It's hard to blame the Panthers for the things that have been out of their control this offseason, or rather this lockout-frozen state of existence.
First of all, it's not a great draft. There's no clear-cut No. 1 pick. The Panthers had no idea they would be in a position to select first and possibly face picking a quarterback in Cam Newton a year after they took Jimmy Clausen with their top choice.
The lockout also makes it tougher for teams that draft a quarterback and expect them to contribute in Year One. We have no idea when football-related activities — the ones that happen on the field, anyway — will resume. Throw in the fact that the Panthers have a new head coach and offensive coordinator, and it's all the more tricky.
And, oh yeah, the Panthers can't even negotiate with the top pick like teams normally can in times of labor harmony.
It's not an easy deal here.
But that doesn't mean that the Panthers couldn't have played their hand a little better in the days leading up to the draft. It's clear that Newton is the buzz player, the X-factor in this crop. He's this year's Tim Tebow in terms of intrigue and sex appeal, really a jacked-up version of Tebow because Newton's upside is seen as much higher.
There should be a market for him at No. 1. Not the kind of market that No. 1 picks had a generation ago before salaries and signing bonuses for first-rounders went berserk. But some teams will view Newton as a franchise changer.
And maybe the Panthers are one of those teams. They have lacked a buzz-worthy quarterback for years, and he's the kind of player who really could bring a lot of mojo to a team sorely in need of it.
But I don't believe they fully are solid on Newton at No. 1, despite his near-lock status on a lot of folks' mock drafts. I believe that GM Marty Hurney sees Newton as the player with the most potential but also the biggest potential pitfall selection.
Hurney is not a risk taker by trade in the draft, at least not in terms of the players he goes after early. He generally has made sound, safe choices in his reign as the Panthers' chief decision maker, and most of his first-round picks have been respectable ones. They typically are high-character players with a little higher floors and a little lower ceilings than the players drafted in the same vicinity as his picks. Newton would be his biggest gamble ever.
But what Hurney has done, I believe, is failed to juice up the buzz on this player. Most league insiders know Hurney's reputation and draft tendencies and that he's not often wont to go for a player like Newton, who carries a lot of baggage along with that intriguing talent. New head coach Ron Rivera went out of his way to praise Newton at the NFL Scouting Combine and owners' meetings, but there have been a lot of tumbleweeds since. It has been mostly radio silence from the Panthers' draft brass in recent days with just about a week to go before Draft Day.
Hurney should be hyping up Newton as a potentially revolutionary player, with a rare mix of skill and on-field leadership. He should be far more public about his love of the quarterback to create a market for Newton at No. 1.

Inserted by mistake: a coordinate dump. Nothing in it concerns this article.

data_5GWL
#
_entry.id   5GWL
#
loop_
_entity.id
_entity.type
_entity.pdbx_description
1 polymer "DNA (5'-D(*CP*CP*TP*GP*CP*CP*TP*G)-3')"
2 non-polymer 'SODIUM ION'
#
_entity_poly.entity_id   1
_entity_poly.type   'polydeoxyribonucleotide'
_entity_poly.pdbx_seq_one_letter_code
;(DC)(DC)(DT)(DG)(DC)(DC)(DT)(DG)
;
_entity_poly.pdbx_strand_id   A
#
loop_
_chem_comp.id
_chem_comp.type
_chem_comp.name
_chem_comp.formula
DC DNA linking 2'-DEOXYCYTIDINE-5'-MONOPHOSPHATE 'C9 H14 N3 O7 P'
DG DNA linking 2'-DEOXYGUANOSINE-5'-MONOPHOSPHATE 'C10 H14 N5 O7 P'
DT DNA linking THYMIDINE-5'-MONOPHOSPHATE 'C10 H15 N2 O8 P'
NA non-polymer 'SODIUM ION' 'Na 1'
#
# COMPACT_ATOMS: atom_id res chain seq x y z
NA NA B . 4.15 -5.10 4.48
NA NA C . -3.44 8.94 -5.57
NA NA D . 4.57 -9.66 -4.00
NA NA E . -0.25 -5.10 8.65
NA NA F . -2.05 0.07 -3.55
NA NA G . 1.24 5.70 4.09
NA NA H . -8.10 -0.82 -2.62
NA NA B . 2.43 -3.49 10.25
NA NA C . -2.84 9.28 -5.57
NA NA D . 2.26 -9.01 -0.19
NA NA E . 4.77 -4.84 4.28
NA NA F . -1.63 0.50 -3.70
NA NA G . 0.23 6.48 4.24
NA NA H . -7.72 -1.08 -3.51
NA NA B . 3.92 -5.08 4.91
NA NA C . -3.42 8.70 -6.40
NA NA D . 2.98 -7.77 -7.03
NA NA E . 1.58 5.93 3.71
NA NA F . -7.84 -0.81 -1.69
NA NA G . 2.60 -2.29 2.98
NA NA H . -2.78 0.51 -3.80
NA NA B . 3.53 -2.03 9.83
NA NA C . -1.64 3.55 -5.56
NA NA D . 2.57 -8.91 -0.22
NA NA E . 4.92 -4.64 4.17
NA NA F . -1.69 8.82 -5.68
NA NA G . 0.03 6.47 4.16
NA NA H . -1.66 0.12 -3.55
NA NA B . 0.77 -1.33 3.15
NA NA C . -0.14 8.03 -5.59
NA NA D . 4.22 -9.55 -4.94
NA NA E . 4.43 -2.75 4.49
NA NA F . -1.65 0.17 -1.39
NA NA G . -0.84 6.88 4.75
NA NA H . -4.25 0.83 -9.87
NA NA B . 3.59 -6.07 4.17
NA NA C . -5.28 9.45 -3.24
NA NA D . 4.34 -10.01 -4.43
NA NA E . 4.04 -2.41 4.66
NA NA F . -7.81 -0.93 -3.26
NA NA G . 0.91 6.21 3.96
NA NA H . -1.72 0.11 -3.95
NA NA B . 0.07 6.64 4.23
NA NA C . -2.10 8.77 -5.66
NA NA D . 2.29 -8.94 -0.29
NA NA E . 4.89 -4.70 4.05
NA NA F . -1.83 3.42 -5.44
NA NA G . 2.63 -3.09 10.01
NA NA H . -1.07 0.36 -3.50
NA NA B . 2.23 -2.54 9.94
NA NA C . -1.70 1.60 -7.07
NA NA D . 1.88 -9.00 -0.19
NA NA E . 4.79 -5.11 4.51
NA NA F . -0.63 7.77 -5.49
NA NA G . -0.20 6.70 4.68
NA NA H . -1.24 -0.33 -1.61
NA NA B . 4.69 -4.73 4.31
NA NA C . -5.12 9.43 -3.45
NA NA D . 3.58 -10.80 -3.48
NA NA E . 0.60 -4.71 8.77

It's a fail-safe approach no matter what course the Panthers choose to take. If they want Newton, they can have him and make a few other teams jealous in the process. If they decide not to take him, then maybe they can get a team in the top 7-8 picks to move up. Even if they don't get market value on the pick, they still could add a much-needed defensive tackle or another skilled player and pick up some additional ammo.
The Panthers are hamstrung by the fact they lack a crucial draft piece: the first pick of the second round. The trade Hurney made last season no doubt burns him to this day. Even if Armanti Edwards turns out to be a decent, serviceable player, it was bad business. The Bobby Beathard method of mortgaging next year's higher picks for immediate returns is a risky play, and it has proven faulty in many cases in recent years.
There's a good chance there will be a rookie cap of some sort written into the new labor agreement, whenever that is agreed upon, and the Panthers need to take advantage of that likelihood. Dealing up to No. 1 has been far too financially unwieldy for teams in recent years, and thrifty owners such as the Bills' Ralph Wilson, the Cardinals' Bidwill family and the Titans' Bud Adams would have nothing to do with a player likely to command more than $50 million guaranteed based on the prior financial structure. But what if the number is more like $20 million or $25 million? That's the bottom-line starting point for young, talented quarterbacks who are not top-10 picks. Those teams would have to consider that price tag.
Maybe Hurney, a former journalist who should understand how to generate buzz, is keeping quiet because he likes Newton and wants to take him. He has no need to yap about how great his future QB will be. But why not subtly hint that the pick might, just might, be for sale to the highest bidder? The Rams honestly were stunned at a few last-minute offers they received last year by teams such as the Redskins for the opportunity to take Sam Bradford with the No. 1 pick. With the right PR approach, the Panthers could stir up a similar market.
But they had better get going if that is their aim. The draft is bearing down.